Leon Panetta is absolutely trying to set up Pakistan publicly. Yesterday he said in an interview that the US never told Pakistan about the forthcoming mission into Abbottabad to kill bin Laden because they would have tipped him off. Implicit in that statement is the idea that at least some Pakistani officials knew where bin Laden was hiding. Otherwise, how could they tip him off? Later that day, Panetta said to Congress – and basically allowed it to be leaked, through evidently not putting too fine a point on the secrecy of that part of the briefing – that Pakistan is either grossly incompetent or culpable:
CIA Director Leon Panetta told House members Tuesday that any way you look at it, Pakistan’s role in Osama bin Laden’s whereabouts was troubling.
According to two sources in a closed door briefing, Panetta told lawmakers “either they were involved or incompetent. Neither place is a good place to be.”
Panetta was responding to a question from a member of Congress about Pakistan, which was the first question of the hour-long classified briefing, the sources said.
He made clear that he and other administration officials are trying to get to the bottom of which it was -involvement or incompetence.
With all of these quotes, you have to keep in mind that Panetta is scheduled to become the next Secretary of Defense. And look at this – it’s a joint statement from the US and Pakistani military, cementing their close cooperation:
Both delegations acknowledged that the recent counterterrorism operation resulting in the death of al-Qa’ida leader Usama bin-Laden underscores the importance of cooperation in our efforts to defeat terrorism. Both sides affirmed their mutual commitment to their strong defense relations, which they stressed should continue to serve as the foundation of the broader strategic partnership. (emphasis mine)
A concurrent statement from the Pakistani government claimed that they shared intelligence with the United States about the bin Laden compound in Abbottabad as far back as 2009.
Look, I’m sure there is some truth to what Panetta is saying. It doesn’t take a genius to figure out that key leaders of the ISI and the Pakistani military walk on both sides of the street. But no matter how much US officials confirm that Pakistan didn’t know about the Navy SEAL raid, and no matter how much Pakistanis formally lodge complaints about the violations to their national sovereignty, you’re not going to get me to believe it.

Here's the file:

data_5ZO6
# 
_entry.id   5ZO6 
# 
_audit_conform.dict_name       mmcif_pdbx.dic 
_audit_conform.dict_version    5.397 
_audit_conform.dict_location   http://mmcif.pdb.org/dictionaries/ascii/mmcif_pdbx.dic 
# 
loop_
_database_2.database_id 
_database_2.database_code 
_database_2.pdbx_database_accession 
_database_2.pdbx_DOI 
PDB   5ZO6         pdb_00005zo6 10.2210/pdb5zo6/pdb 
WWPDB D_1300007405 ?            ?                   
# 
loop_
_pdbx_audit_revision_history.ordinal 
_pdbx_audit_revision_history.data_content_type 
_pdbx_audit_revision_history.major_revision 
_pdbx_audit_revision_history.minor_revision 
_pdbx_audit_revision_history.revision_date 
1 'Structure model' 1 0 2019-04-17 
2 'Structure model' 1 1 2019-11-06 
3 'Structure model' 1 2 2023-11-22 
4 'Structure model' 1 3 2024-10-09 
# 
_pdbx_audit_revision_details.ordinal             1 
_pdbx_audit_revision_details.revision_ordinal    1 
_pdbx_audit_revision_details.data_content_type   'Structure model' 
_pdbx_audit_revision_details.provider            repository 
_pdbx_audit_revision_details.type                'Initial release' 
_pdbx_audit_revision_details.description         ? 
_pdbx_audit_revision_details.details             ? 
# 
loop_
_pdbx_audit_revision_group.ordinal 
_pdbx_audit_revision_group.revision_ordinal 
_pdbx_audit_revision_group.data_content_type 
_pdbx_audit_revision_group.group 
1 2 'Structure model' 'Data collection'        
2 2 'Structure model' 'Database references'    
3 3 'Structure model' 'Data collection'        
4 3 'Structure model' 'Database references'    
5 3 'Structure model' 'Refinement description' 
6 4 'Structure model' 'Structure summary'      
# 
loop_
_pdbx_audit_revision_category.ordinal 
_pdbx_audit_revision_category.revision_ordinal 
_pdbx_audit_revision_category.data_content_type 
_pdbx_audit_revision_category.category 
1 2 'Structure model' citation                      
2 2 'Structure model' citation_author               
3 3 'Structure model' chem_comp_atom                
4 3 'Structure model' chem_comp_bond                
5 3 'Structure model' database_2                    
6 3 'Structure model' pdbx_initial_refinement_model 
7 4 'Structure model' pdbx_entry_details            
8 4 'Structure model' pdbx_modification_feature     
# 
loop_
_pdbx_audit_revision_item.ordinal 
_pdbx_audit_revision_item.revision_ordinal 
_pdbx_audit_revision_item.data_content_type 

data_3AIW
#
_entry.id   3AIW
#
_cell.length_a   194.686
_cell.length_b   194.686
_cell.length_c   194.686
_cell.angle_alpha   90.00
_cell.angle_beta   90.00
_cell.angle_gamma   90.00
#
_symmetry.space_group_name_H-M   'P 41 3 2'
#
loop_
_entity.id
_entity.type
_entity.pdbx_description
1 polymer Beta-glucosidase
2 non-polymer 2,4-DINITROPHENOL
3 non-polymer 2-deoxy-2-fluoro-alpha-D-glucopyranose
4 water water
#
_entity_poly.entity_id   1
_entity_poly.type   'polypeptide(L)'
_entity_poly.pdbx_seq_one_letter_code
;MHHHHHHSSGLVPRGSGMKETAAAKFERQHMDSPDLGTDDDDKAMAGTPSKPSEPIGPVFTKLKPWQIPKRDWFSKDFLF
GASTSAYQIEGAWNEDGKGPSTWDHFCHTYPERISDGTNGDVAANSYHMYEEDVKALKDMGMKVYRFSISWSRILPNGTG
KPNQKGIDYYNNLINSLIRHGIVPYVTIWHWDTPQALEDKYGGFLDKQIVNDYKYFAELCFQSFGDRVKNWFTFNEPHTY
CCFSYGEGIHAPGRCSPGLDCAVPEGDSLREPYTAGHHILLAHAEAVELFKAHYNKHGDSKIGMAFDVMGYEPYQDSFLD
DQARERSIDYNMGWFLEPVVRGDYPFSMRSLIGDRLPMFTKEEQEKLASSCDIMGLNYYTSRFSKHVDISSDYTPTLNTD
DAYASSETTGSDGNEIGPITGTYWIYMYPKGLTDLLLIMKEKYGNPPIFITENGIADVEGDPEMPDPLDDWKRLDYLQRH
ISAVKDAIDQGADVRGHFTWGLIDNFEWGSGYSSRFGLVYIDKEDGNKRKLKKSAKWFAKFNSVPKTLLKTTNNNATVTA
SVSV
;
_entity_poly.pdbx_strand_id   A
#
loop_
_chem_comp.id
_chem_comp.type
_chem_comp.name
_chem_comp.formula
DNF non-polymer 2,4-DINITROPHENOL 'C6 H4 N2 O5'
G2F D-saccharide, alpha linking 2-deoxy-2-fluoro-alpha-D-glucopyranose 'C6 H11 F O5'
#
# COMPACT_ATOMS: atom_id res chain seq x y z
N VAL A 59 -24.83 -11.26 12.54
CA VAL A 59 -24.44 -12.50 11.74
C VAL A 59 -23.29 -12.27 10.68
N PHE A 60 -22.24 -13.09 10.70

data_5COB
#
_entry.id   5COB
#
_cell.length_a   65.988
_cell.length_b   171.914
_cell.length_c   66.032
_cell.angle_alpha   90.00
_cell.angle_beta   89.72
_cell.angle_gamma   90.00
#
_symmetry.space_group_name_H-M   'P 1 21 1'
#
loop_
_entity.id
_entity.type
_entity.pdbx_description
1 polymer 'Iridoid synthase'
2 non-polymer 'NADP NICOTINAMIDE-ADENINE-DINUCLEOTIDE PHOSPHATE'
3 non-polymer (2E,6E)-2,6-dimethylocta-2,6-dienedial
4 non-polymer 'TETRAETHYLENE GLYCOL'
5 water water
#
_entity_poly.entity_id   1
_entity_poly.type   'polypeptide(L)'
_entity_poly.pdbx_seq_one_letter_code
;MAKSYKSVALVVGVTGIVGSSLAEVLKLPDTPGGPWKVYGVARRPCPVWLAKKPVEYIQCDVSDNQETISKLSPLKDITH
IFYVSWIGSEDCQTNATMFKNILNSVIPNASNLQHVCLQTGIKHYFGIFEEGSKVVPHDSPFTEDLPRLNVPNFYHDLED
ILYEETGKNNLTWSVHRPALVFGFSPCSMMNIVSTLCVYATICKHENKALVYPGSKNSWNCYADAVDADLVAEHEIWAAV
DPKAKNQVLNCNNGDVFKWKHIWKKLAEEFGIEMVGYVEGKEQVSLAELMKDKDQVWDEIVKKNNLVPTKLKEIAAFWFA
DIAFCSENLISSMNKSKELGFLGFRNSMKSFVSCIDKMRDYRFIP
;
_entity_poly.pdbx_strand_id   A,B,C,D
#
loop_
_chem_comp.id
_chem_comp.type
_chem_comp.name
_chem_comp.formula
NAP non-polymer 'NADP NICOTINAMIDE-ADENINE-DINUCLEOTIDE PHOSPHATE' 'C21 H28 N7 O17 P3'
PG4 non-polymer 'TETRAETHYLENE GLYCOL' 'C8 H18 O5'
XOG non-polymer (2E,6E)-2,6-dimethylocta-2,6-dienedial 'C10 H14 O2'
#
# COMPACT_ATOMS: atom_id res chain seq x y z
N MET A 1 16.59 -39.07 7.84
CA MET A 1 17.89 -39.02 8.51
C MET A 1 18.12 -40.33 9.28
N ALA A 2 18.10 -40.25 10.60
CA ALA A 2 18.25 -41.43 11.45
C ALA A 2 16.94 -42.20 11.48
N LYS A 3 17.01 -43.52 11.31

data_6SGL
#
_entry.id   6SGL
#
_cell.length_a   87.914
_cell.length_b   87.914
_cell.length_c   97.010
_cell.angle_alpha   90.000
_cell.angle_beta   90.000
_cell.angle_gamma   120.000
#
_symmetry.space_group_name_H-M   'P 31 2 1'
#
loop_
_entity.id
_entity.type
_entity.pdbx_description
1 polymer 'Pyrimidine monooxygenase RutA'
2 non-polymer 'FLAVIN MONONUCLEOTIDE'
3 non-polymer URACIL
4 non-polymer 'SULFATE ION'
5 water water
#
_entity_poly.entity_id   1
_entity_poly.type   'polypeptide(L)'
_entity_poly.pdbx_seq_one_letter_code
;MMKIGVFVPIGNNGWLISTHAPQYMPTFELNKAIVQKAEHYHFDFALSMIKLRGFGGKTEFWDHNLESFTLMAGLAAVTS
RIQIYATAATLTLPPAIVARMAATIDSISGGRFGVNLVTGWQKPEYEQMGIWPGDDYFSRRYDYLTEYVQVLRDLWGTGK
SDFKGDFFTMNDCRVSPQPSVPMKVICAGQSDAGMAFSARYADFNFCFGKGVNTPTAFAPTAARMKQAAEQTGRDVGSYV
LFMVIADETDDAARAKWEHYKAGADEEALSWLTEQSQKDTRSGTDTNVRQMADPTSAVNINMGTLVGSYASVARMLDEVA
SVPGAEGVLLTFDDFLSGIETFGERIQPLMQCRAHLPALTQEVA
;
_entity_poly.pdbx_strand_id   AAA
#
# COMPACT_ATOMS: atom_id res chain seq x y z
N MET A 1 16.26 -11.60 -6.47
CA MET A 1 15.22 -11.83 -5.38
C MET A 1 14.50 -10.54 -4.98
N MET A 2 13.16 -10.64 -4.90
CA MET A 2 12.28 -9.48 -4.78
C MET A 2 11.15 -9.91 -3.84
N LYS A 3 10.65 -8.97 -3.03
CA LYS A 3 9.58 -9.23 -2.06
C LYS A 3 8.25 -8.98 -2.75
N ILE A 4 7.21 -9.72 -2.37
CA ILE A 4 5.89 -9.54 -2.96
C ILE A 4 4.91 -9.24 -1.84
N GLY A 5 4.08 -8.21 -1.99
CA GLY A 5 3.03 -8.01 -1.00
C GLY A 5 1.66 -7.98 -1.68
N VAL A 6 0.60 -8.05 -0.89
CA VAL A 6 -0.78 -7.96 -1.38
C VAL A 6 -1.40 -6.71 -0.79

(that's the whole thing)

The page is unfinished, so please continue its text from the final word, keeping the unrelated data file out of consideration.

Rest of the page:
Let’s look at the facts. Bin Laden is in a compound without any bodyguards, a place he had lived for six years in a somewhat posh suburb next to the Pakistan Military Academy. Two hours prior to the nighttime raid, electricity gets cut from Abbottabad, only to get restored 15 minutes after the raid completed. Four US military helicopters fly in and out of the area undetected, even after a loud explosion destroying one of the vehicles. No security forces come to inquire about a 40-minute firefight, complete with gunshots and the aforementioned explosions.
There are two deceits here: one, from the Pakistanis, is that they never knew bin Laden was living under their noses. Heck, go back to this account from a Miami Herald reporter who saw bin Laden walking down the street in Islamabad in 2002. The second is that Pakistan had no knowledge of the raid. That’s just fanciful. And if you put these two deceits together, it’s not hard to paint a picture of some Pakistani leaders – military, intelligence, political, who knows – giving up bin Laden, for what we don’t know, and allowing the raid to take place.
Now, I think Congress has their own beliefs and their own agenda, and they do want answers to all of this. Who knows, maybe foreign aid to Pakistan is in peril (although most of the more established committee chairs have cooled their tempers on this point). But I’m just not feeling the crocodile tears and show of belligerence on either side. This seems like a shadow play for the benefit of local audiences. I would add that it serves the interests of the Administration to have the ability of letting Pakistan know that their aid is in danger of being revoked.